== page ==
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What is Hand Foot and Mouth Disease

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  • What is Hand Foot and Mouth Disease

    Hand Foot and Mouth Disease (related Fact Sheet Enterovirus 71 fact sheet)

    Hand, foot and mouth disease is caused by a number of different viruses (coxsackie virus and less commonly enterovirus 71). It is not a serious illness and has nothing to do with animal diseases with similar names (ie. foot and mouth disease in livestock, or paw and mouth disease in cats). It is a relatively common illness in children and outbreaks often occur among groups of children, especially in child care centres.


    The symptoms of this disease include blisters inside the cheeks, gums and on the sides of the tongue, as well as on their hands and feet. Although it is not common, blisters may be seen in the nappy area. Children with hand, foot and mouth disease may have a low fever, be listless and may not eat well for a day or two.
    The blisters usually persist for seven to 10 days.

    People can spread the virus while there is fluid in the blisters and faeces can remain infectious for several weeks.


    Usually no treatment is required.


    There is no vaccination for prevention against hand foot and mouth disease. The best form of protection is good hygiene:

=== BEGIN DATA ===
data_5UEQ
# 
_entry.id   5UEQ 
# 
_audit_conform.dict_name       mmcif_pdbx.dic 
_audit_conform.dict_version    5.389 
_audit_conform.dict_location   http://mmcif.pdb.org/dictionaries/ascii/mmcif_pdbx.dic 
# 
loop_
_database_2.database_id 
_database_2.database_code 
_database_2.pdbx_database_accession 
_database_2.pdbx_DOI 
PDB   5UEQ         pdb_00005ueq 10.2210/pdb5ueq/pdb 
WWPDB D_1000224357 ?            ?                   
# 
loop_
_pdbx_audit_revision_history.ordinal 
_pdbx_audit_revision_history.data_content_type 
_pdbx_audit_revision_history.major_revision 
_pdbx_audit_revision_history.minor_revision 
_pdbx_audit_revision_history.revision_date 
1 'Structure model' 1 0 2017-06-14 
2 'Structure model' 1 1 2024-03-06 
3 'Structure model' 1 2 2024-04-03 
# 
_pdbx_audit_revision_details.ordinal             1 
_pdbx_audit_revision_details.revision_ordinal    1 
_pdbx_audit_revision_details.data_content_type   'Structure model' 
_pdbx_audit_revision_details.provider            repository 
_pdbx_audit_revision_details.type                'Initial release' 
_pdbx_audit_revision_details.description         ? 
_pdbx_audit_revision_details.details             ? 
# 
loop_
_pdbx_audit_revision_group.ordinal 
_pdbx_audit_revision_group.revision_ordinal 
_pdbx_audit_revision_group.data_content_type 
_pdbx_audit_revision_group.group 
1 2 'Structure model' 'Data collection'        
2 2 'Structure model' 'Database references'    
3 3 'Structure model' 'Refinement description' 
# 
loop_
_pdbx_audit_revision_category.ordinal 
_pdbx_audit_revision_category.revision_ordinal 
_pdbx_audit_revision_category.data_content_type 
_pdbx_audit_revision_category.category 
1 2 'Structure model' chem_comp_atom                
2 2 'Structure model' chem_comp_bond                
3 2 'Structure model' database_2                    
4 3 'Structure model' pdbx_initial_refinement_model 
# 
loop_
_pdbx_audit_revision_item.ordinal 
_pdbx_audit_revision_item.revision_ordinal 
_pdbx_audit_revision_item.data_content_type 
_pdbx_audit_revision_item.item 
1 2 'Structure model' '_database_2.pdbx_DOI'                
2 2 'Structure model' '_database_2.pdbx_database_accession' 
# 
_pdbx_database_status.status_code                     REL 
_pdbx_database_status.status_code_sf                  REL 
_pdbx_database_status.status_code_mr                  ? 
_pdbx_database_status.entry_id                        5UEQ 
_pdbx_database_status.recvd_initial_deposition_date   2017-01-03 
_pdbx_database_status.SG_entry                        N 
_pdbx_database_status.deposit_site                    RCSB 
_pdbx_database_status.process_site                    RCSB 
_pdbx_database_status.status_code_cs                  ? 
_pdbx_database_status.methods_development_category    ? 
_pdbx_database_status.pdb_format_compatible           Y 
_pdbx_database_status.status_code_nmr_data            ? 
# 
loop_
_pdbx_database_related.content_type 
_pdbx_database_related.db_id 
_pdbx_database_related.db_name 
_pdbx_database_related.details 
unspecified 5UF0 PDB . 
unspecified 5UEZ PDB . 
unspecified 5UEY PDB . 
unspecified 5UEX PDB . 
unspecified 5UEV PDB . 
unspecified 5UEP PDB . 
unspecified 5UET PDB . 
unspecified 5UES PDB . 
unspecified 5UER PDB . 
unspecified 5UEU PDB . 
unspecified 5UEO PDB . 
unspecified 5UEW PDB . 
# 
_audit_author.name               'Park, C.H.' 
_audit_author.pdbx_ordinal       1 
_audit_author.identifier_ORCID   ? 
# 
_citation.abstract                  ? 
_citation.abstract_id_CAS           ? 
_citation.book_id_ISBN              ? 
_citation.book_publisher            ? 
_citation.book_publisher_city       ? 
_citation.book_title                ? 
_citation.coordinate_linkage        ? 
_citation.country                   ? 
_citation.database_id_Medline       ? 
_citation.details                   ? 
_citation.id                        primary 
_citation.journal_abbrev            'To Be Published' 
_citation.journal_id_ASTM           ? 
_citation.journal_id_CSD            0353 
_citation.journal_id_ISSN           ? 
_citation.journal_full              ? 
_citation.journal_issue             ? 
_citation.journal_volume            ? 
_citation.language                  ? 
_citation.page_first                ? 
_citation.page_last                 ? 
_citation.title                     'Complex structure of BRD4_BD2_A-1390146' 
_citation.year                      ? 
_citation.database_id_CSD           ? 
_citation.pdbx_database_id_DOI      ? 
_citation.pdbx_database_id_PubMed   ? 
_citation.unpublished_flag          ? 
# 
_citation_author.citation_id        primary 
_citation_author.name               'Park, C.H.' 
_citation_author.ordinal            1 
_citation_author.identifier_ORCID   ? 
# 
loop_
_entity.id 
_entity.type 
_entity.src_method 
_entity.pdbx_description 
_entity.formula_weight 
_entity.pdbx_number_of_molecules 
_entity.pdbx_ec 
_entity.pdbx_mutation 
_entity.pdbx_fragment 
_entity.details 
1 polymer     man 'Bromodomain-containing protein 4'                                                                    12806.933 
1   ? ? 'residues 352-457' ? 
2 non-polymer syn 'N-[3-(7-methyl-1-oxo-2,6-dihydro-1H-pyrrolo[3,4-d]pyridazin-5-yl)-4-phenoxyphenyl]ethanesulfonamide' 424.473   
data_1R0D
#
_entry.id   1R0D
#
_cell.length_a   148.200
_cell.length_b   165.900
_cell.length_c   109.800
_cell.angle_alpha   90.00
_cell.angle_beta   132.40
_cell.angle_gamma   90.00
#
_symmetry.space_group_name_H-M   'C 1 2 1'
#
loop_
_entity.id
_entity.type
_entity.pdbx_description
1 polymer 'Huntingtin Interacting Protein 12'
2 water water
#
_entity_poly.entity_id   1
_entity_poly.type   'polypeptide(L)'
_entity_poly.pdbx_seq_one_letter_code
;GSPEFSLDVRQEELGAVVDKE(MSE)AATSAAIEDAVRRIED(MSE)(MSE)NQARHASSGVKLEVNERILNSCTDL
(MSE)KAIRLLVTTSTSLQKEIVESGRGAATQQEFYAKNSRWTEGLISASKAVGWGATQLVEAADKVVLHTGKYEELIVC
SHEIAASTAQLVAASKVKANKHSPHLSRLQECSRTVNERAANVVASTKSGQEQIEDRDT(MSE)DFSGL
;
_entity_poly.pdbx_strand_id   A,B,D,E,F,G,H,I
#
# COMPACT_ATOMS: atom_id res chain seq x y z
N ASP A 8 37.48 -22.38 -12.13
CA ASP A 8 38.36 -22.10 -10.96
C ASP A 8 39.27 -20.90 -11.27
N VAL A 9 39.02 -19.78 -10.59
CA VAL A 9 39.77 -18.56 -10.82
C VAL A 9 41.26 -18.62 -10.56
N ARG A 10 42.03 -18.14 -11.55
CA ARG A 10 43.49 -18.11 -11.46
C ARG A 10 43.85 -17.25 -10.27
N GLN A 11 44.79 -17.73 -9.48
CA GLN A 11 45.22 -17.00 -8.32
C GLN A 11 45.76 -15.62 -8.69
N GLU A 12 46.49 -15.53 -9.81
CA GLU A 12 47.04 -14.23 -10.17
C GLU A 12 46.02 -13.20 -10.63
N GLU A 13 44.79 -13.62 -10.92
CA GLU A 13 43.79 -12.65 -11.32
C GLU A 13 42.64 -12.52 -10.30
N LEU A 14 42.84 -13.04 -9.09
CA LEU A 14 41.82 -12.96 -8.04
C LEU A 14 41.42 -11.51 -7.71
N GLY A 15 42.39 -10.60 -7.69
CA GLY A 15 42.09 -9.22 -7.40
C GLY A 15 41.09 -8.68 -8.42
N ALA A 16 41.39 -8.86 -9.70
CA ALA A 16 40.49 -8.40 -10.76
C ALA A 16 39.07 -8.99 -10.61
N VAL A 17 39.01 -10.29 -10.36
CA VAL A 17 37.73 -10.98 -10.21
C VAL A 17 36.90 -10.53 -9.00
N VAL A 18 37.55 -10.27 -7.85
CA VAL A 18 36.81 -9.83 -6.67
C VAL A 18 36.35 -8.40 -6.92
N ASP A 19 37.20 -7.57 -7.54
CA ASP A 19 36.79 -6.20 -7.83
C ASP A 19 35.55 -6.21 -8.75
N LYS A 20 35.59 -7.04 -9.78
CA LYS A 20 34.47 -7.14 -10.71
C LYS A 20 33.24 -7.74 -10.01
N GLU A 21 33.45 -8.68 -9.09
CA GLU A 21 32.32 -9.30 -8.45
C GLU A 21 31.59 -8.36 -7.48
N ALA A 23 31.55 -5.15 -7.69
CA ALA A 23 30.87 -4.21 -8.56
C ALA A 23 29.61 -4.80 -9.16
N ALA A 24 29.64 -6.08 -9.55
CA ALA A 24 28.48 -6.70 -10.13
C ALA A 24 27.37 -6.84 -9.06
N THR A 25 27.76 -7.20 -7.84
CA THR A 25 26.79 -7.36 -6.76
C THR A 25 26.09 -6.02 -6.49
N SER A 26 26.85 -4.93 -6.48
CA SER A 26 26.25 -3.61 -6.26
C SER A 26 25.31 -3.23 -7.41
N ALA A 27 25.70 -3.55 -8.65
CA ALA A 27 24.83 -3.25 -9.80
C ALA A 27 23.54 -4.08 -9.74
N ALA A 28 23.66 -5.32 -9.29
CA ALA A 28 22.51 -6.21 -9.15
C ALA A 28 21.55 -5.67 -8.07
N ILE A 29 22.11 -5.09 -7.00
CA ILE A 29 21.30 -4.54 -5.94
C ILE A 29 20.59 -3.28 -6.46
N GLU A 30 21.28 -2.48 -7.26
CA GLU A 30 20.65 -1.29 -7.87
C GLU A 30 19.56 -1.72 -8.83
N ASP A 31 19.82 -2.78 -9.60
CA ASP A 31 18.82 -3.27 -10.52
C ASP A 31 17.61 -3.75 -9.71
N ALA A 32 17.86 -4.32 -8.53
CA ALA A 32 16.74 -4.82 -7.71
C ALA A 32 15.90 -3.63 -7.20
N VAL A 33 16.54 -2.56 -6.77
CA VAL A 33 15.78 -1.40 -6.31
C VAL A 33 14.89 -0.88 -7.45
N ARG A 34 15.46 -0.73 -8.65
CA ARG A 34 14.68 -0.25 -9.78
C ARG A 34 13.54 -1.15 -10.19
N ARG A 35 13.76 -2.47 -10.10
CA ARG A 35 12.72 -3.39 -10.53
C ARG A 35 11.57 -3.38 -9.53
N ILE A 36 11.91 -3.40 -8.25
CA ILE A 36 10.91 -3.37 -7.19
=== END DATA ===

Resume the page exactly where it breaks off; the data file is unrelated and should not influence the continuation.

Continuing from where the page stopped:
• wash hands with soap and water for at least 15 seconds and dry thoroughly before handling food, after going to the toilet and changing nappies.
    • implement good cleaning procedures
    • allow blisters to dry naturally and do not deliberately pierce blisters because the fluid within the blisters in infectious.
    Children with hand, foot and mouth disease should be excluded from child care or school until all blisters have dried.

    Help and Assistance

    For further information, please contact your local doctor, community health centre or nearest public health unit.

    Related Content

    Enterovirus 71 fact sheet


    Heymann, D., ed. 2004. Control of Communicable Diseases Manual, 18th edition. Washington, DC: American Public Health Association.

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